Winnie the Pooh has offered me so much in the way of parenting advice over the last eighteen years. It seems to me that he makes more sense than almost anyone else I know; certainly more than the ‘gurus’ who offer their opinions on child rearing willy nilly. He set me on my road to relaxed parenting, this is how.
Back in the early days I had three small people all at home and I felt I was losing myself a bit. When the adult world was moving on and I was sitting in a puddle of porridge, Lego and paint he reminded me that ‘It is more fun to talk with someone who doesn’t use long, difficult words but rather short, easy words like ‘What about lunch?’ and made me realise the importance of the small things and the long days.
As my family grew and kept on growing and the things which used to seem so important suddenly seemed a bit silly and my heart was full to bursting but didn’t actually burst, I would look at them and Pooh’s words would pop into my head ‘A day spent with you is my favourite day. So today is my new favourite day.’
As I pulled my hair out over the mountains of mess and the chaos which surrounded me while two small boys and a wild haired girl whirled past me, over me and around me, Pooh hushed me: ‘Always watch where you are going. Otherwise you may step on a piece of the Forest which was left out by mistake’ and I stopped bothering and joined in. We made such glorious messes and such creative chaos.
He made me laugh and I heard him in my children’s chatter, simple thoughts tumbling out and revealing themselves to be simple truths, and he encouraged me to let them explore words and ideas and to make sure they weren’t squashed and squished on their road to discovery: ‘My dear Pooh’ said Owl in his superior way, ‘don’t you know what an Ambush is? … An Ambush,’ said Owl, ‘is a sort of Surprise.’
‘So is a gorse-bush sometimes,’ said Pooh … Pooh, who now knew what an Ambush was, said that a gorse-bush had sprung at him suddenly one day when he fell off a tree, and he had taken six days to get all the prickles out of himself.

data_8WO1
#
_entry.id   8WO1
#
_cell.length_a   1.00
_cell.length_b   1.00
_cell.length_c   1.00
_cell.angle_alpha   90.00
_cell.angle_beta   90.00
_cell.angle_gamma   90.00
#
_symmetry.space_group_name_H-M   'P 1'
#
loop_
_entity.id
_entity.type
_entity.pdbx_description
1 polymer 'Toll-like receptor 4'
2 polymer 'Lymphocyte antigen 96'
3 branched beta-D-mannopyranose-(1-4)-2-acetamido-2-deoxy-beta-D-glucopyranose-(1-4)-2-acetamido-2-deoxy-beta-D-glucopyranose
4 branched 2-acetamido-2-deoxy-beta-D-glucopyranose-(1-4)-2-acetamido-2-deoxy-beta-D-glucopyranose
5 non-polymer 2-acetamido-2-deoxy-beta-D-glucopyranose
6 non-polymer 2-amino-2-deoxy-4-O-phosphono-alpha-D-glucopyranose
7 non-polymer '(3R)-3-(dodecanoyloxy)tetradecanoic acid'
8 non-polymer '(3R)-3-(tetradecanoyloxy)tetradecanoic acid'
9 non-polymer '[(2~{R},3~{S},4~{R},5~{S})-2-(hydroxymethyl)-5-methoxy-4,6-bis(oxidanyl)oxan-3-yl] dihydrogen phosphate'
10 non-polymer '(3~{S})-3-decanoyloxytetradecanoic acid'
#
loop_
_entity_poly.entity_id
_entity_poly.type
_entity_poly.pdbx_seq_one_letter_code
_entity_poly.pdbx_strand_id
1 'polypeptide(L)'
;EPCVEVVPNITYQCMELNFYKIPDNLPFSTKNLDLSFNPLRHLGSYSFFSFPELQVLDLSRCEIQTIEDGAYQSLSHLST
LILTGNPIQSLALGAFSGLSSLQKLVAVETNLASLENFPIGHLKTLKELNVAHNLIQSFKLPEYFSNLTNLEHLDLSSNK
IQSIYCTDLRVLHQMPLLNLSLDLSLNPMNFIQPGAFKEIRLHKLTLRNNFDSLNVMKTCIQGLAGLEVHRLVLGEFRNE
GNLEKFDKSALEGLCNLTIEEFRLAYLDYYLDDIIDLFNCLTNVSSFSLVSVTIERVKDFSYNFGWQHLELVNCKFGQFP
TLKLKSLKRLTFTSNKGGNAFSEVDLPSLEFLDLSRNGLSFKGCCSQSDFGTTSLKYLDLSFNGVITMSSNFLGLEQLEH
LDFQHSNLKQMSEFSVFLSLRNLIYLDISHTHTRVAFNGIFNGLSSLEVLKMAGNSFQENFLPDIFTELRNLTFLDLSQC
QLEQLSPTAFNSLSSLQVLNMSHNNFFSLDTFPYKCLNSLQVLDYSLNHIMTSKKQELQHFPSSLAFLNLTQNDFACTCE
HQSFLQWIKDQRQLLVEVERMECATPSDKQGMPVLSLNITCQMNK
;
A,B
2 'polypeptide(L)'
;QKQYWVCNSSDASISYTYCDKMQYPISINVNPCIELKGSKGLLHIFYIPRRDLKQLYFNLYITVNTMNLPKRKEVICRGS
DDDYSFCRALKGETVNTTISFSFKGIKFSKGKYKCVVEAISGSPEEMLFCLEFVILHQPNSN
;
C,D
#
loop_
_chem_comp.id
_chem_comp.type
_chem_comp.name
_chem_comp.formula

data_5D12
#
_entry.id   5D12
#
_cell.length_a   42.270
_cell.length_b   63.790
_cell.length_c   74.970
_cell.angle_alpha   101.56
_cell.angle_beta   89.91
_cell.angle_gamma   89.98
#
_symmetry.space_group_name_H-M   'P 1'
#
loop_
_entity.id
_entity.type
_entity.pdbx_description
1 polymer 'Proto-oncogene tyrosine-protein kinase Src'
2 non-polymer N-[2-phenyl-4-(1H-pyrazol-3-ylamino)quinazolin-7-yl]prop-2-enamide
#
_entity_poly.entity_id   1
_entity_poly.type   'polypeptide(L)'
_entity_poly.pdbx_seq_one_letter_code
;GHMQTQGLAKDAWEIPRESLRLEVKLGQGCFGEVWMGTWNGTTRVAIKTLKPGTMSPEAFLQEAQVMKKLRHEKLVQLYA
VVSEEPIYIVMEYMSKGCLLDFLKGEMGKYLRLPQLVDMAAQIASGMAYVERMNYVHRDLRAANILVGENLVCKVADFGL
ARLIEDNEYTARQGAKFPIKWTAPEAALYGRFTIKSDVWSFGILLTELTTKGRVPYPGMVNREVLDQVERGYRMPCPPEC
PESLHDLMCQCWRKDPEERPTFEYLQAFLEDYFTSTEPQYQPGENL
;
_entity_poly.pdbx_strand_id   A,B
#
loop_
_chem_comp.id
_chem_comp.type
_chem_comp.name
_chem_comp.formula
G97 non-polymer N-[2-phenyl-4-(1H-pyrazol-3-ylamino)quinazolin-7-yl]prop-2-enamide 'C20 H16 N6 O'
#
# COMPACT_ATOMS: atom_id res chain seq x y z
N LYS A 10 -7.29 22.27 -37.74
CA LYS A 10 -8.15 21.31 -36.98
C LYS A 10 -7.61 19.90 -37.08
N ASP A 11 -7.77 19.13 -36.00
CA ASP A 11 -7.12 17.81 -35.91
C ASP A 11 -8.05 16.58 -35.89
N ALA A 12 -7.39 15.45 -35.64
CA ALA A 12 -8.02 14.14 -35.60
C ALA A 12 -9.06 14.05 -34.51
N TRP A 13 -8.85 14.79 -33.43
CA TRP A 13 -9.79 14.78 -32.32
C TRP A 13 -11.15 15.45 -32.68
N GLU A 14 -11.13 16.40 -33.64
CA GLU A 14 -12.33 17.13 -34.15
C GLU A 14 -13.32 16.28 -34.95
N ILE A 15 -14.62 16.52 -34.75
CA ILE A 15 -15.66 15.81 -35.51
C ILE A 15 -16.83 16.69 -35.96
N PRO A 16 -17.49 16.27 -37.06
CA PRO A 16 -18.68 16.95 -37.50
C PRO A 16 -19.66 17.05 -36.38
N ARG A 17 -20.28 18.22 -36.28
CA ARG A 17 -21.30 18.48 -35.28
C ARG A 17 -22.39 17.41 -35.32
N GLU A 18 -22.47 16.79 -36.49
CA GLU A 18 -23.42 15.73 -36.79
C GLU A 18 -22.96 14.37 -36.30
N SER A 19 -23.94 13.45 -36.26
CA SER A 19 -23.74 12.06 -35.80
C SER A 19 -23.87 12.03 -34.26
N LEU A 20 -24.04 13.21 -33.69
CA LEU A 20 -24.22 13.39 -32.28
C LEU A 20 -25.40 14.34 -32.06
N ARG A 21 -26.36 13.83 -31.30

‘We are not talking about gorse-bushes,’ said Owl a little crossly.
‘I am,’ said Pooh.
But most of all he has given me advice about love, friendship and family. He’s told me how it’s the small things which matter and if you worry about the big things you miss out on what’s happening right now which, when you look back, will probably turn out to be the big things after all.
So – as my eldest child prepares to leave and I prepare to let him go, I’m turning to my current favourite quote from Winnie the Pooh because it makes me feel better
Illustrating my favourite children’s book quote using Alphabetti Spaghetti seems particularly apt since my older children spent quite some time spelling words out using them when they were small. Bonus Boy has been rather limited by spaghetti hoops which don’t really go much beyond ‘O’ and ‘OOO’ and extra Os after that is just getting silly, frankly. I will still offer hoops though, probably on days when we need to get somewhere for a certain time but maybe, just maybe, I’ll cook up the alphabet again soon, just for old time’s sake.
For Winnie the Pooh activity ideas look here, for a lovely post about sharing the Pooh stories with children look here – I seem to write about Winnie quite frequently!